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Thursday, November 06, 2008

CMO 2.0 Conversation About The Fiskateers

The second CMO 2.0 Conversation took place on 10/9/2008. It involved Jay Gillespie, VP of Marketing, and Suzanne Fanning, Director of Corporate Communications, from Fiskars, and Geno Church, WOM Inspiration Officer, from Brains On Fire. It addressed Word-of-Mouth Marketing that Goes Beyond Tactics. Front and center throughout the conversation was the Fiskateer community.

[Listen to the recording of the Interview with the people who brought us the Fiskateers community.]

I've heard a lot about the Fiskateers. The Viral Garden's Mack Collier discussed them in A Lesson in How to Empower Your Community: Fiskateers as did Brand Autopsy's John Moore in Fiskars Crafting Ambassadors. Both of those posts were written in 2006. And, in March 2007, B.L. Ochman published a MarketingProfs Case study titled Fiskateers: How a Social Community Became a Veritable Sales Force [Premium Member content].

I'm also quite partial to my own orange Fiskars scissors and the memories I associate with them from years of sewing.

Needless to say, I was all ears for this conversation.

The impetus for taking such an unusual approach for getting the word out about Fiskars came about approximately three years ago [i.e., 2006] when Fiskars asked itself how to engage in conversation with customers. That's when it invited Brains on Fire to Madison, WI to better understand the scrapbooking lifestyle. This coincided with the transition of the school/office/craft division from products/rational positioning to an emotion-based, enthusiast position.

Geno, whose wife is a Fiskateer, expressed surprise at how much transparency he observed from Fiskars. From the beginning, he never heard concern over negative reactions or feedback, or fear about what might happen. From the outset, Fiskars trusted its customers, preferring not to try to control them -- an unusual corporate attitude, to say the least! Fiskars was genuinely excited about learning what customers had to say. Jackie Huba, from Church of the Customer, was a part of the original Madison onboarding meeting with the original 4 Fiskateers. Her reaction: "These are true fans." Fanaticism runs deep in the corporation. Engineers, for example, consider themselves "Fiskaneers".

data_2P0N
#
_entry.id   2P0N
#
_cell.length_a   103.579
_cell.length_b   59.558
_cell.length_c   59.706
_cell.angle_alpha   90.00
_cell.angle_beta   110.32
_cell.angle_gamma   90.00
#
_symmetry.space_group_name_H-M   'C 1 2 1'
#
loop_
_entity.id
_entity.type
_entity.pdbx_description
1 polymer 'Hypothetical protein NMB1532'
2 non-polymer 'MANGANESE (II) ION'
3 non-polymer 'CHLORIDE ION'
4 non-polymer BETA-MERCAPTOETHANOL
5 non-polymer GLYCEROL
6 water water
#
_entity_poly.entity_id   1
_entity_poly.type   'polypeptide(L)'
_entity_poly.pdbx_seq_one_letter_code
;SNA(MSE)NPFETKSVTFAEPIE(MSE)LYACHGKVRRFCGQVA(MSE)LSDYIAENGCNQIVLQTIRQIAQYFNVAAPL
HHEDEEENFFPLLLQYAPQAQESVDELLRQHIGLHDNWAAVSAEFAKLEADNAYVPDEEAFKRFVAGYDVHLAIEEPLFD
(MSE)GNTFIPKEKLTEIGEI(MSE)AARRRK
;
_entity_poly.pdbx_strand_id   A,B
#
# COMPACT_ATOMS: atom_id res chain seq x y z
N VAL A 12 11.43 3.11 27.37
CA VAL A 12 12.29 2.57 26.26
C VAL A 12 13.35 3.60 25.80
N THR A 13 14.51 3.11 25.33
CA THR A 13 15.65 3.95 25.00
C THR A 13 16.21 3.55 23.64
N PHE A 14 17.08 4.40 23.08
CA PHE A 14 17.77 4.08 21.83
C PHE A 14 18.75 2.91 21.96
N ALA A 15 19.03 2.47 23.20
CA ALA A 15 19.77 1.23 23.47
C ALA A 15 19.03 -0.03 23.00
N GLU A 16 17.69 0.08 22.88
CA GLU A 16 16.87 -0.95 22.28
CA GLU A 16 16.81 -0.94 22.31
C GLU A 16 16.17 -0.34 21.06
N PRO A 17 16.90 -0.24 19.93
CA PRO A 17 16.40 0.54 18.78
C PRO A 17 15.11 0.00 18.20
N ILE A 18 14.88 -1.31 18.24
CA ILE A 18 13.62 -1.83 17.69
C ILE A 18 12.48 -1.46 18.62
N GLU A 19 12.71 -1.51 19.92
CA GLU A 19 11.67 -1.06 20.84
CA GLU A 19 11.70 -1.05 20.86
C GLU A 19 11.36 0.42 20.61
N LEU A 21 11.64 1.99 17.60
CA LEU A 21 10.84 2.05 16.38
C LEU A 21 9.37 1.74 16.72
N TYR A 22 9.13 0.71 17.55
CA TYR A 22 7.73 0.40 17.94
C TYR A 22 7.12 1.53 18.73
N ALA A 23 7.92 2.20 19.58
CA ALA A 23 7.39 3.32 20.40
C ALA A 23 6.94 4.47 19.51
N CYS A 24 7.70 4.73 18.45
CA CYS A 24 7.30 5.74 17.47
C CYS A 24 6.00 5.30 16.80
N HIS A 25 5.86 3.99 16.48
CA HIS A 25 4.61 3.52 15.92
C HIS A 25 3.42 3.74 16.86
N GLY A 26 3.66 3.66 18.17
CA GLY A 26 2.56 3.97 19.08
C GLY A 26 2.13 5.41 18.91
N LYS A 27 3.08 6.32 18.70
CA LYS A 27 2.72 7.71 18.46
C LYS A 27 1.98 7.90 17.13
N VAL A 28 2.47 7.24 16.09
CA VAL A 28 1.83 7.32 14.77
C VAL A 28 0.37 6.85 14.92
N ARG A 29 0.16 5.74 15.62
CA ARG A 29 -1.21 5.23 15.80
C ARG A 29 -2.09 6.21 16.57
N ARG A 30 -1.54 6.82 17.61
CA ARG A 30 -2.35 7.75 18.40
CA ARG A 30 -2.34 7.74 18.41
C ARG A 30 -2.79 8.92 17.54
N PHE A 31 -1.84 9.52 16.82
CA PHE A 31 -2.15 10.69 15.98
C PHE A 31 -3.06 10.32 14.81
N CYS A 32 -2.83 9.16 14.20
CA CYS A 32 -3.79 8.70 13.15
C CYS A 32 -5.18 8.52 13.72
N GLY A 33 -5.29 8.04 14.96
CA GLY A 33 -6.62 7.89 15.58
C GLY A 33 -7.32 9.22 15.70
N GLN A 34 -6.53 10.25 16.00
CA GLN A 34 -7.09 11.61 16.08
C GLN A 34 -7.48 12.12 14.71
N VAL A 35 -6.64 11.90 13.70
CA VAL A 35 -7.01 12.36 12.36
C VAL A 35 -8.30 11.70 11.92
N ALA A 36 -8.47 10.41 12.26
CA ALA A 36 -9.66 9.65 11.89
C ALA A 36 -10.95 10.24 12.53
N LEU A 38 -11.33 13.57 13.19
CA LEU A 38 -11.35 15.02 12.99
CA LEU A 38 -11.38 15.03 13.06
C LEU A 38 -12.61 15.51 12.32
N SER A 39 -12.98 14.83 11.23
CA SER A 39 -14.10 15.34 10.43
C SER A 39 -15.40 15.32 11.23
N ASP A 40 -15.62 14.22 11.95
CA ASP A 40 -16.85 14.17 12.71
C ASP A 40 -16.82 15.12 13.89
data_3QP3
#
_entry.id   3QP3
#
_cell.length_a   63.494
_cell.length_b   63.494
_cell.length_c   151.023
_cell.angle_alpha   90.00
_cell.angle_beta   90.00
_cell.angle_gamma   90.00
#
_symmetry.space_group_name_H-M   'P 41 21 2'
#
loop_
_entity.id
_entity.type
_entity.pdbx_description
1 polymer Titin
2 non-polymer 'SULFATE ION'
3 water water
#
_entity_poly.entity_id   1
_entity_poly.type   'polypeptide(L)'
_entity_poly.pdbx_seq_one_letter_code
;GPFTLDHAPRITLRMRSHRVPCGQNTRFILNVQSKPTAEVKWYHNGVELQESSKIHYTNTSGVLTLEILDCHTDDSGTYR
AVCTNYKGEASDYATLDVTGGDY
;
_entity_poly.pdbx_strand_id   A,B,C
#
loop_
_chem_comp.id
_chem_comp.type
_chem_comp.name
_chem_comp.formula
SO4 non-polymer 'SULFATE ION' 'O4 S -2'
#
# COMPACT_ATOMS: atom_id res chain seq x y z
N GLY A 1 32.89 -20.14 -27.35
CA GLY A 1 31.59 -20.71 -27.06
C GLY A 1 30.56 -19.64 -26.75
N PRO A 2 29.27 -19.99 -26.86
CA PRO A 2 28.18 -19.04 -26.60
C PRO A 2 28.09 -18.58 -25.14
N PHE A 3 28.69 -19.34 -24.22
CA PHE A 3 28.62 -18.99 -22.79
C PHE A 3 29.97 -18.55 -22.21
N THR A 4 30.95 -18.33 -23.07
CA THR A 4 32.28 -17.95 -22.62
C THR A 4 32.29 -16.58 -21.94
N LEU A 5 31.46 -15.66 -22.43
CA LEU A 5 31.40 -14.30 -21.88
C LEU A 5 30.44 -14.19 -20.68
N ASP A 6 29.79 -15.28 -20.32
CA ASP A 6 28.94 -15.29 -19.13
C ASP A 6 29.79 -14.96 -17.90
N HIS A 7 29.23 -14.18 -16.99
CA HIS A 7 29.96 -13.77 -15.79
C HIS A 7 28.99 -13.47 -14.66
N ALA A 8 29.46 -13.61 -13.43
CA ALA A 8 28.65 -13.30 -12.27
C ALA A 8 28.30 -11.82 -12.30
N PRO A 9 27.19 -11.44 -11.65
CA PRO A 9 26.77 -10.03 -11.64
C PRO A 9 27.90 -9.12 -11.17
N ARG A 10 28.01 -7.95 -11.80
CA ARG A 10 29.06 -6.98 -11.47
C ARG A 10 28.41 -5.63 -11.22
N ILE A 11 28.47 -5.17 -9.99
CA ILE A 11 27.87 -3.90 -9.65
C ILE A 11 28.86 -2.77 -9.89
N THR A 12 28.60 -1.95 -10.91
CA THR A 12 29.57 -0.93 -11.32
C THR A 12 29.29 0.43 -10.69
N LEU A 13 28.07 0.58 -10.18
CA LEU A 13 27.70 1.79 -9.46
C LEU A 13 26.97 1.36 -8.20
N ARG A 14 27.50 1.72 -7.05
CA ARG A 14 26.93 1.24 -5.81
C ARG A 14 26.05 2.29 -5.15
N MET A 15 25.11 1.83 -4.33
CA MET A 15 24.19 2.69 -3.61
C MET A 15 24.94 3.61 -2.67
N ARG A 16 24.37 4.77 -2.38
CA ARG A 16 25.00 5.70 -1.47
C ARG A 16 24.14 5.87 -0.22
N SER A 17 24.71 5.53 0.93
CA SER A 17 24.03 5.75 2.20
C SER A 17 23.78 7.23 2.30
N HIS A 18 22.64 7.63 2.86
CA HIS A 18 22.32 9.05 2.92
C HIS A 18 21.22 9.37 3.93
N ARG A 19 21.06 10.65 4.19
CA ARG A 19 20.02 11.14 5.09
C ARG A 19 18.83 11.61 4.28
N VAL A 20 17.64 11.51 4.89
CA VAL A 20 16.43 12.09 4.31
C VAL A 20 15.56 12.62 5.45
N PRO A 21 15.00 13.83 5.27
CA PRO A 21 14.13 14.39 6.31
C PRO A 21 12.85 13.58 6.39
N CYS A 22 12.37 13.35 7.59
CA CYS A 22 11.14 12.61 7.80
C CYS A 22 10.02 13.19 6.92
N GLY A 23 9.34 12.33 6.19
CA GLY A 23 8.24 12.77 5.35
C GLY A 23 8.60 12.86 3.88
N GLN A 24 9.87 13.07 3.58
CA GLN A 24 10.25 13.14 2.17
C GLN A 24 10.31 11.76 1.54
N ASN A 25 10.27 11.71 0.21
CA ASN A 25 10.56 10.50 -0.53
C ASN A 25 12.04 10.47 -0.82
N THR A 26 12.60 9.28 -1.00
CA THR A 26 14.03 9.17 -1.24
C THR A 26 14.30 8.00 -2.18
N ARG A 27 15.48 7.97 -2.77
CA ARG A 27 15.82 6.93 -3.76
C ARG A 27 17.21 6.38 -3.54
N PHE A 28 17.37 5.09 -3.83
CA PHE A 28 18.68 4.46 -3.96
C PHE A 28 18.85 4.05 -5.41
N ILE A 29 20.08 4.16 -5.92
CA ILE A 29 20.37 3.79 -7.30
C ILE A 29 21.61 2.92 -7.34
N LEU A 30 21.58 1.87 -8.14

The movement started with the first conversation. Brains on Fire and Fiskars purposely reached out to crafting influencers and discovered a passionate community. They carefully selected the first four brand ambassadors, meeting with all of the candidates to understand what they were doing [i.e., scrapping their lives]. They looked for those who told the best stories about what they did and why, and who wanted to be brand ambassadors for scrapbooking.

[Per BL's case study, the 4 lead Fiskateers are paid for 15 hours a week of brand ambassador time, going into retail stores. NOTE: only the lead Fiskateers are paid, and they now number 5. Also, per Francois Gossieaux's Business community results can be game-changing when done properly, the program is now fully funded by Big Box craft stores.]

Fiskars invited the four lead Fiskateers to Madison to teach them about the Fiskars brand and get to know them. It provided them with tools and a forum/website to express their passion, and then got out of the way to let them get started.

Jay explained the the Fiskateers program includes a built-in barrier, adding to the specialness of the program. Not just anyone can join. You must be invited, and certified to become a member. Once invited, new Fiskateers receive a welcome kit [including numbered Fiskars scissors] and begin to experience the Fiskars magic.

From that point on, Fiskars corporate sat back and started learning from the conversation. The original goal of 200 volunteers joining in 6 months was reached in 48 hours! Now, there are over 5000 Fiskateers! And they represent an active, passionate community that feels engaged in Fiskars' success. R&D speaks with the community directly for product insight.

Originally, the Fiskateer program was a communications program. Then, it was brought into the full marketing mix and has now taken on a larger part of the budget and mix.

The Fiskateers program has been hugely successful:
+ These passionate brand advocates now number 5000+, with one in every state and in 70 countries.

+ Lead Fiskateers become involved with craft stores, walking in with their signature orange/green Fiskars scissors, and easily spreading the message. Store sales have increased significantly [sales 3x greater than non Fiskateer stores].

+ Online, Fiskars has seen chatter relating to Fiskars increase 10x in the blogosphere [hired Umbria to monitor conversation]. In the first year, it saw a 300% increase; and 600% increase in the second year [not including Fiskateer site traffic]. This is a big deal, per Geno who says that 92% of word-of-mouth for scrapbooking happens off-line; it's a very social activity. To hear so much engagement online attests to the strength of the Fiskateers community. Gen X and Gen Y are driving the online conversation, bringing in new voices to the brand.